Take me down to the blow job city,
Where the mouths are sweet & rim jobs are shittay,
Won’t you please, help me bone?
I’m still working on the rest. I’m sending it into the AI/Coca-Cola songwriting contest when it’s done. Anyway. Scotty and Lauren do a snoozy, cheesy version of “Up on the Roof.” They do a fine job harmonizing, but it’s a little too Donny-and-Marie for my taste.
Just as creepy as Donny and Marie, too.
JHo thought it was beautiful. Maybe when she was named “Most Beautiful Woman in the World,” it wasn’t because of her good looks. Maybe it was because she uses the word “beautiful” more than anyone else in the English-speaking world.
After a commerical break, Tink points out Carole King’s daughter in the audience. Steven Tyler has also acquired a blond child who is sitting in his lap shuffling his papers. Maybe it’s his accountant. Or maybe he’s had coloring books up there this whole time.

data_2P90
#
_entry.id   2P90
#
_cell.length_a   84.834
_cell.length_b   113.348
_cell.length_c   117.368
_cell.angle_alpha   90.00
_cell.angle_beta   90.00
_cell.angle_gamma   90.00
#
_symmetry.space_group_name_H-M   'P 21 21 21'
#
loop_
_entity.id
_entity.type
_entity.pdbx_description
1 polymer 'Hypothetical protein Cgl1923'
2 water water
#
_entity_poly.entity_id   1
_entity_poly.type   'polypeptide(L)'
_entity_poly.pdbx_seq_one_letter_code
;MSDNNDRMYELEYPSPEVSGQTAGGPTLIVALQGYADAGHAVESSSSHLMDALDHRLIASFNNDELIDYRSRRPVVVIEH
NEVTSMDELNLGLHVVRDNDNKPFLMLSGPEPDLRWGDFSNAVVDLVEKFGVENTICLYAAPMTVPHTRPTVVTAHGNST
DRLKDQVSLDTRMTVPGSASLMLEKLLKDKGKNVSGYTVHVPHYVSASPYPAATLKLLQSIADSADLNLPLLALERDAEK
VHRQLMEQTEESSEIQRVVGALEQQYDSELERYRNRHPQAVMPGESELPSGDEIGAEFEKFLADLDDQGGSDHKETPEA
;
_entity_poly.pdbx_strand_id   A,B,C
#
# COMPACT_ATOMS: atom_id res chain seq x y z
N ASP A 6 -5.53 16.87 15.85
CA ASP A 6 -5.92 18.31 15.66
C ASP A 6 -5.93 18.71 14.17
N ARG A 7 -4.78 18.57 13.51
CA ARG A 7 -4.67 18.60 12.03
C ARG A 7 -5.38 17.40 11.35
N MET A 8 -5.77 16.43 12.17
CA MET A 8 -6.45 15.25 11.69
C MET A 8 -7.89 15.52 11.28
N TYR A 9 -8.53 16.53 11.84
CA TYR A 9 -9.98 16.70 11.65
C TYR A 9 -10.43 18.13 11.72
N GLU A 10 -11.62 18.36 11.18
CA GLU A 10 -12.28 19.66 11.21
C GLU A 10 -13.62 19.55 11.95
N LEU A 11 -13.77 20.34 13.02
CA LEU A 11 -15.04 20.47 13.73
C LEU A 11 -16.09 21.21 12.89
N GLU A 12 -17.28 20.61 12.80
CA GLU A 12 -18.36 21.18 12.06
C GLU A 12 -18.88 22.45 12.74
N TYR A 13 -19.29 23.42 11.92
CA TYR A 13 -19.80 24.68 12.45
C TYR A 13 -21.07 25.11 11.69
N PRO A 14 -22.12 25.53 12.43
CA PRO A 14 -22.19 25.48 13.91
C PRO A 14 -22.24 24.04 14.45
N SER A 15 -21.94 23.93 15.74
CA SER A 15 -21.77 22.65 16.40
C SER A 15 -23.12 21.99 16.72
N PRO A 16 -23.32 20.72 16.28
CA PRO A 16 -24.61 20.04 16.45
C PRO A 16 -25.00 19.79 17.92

Caseye spent most of his rehearsal time jamming with Don Was and Babyface, so I don’t know how useful it was, but he had a blast, which seems to be his MO since getting over the shock of getting the judges’ save. Jimmy Iovine says that Casey is always pushing boundaries and when you do that, you can either fly high or fall on your ass. It’s fine to push boundaries, until you push them to the point of irritating people who actually want to hear enjoyable-sounding music.
Casey does “Hi-De-Ho.” He’s wearing a suit and a tiny fedora perched on top of his giant head. He looks weird and sounds weird and does a lot of growling. He also makes a supremely annoying “Mmmm” sound. Plus, he has about eleventy million musicians and backup singers on stage that he’s stompy through. And he violently throws off his fedora.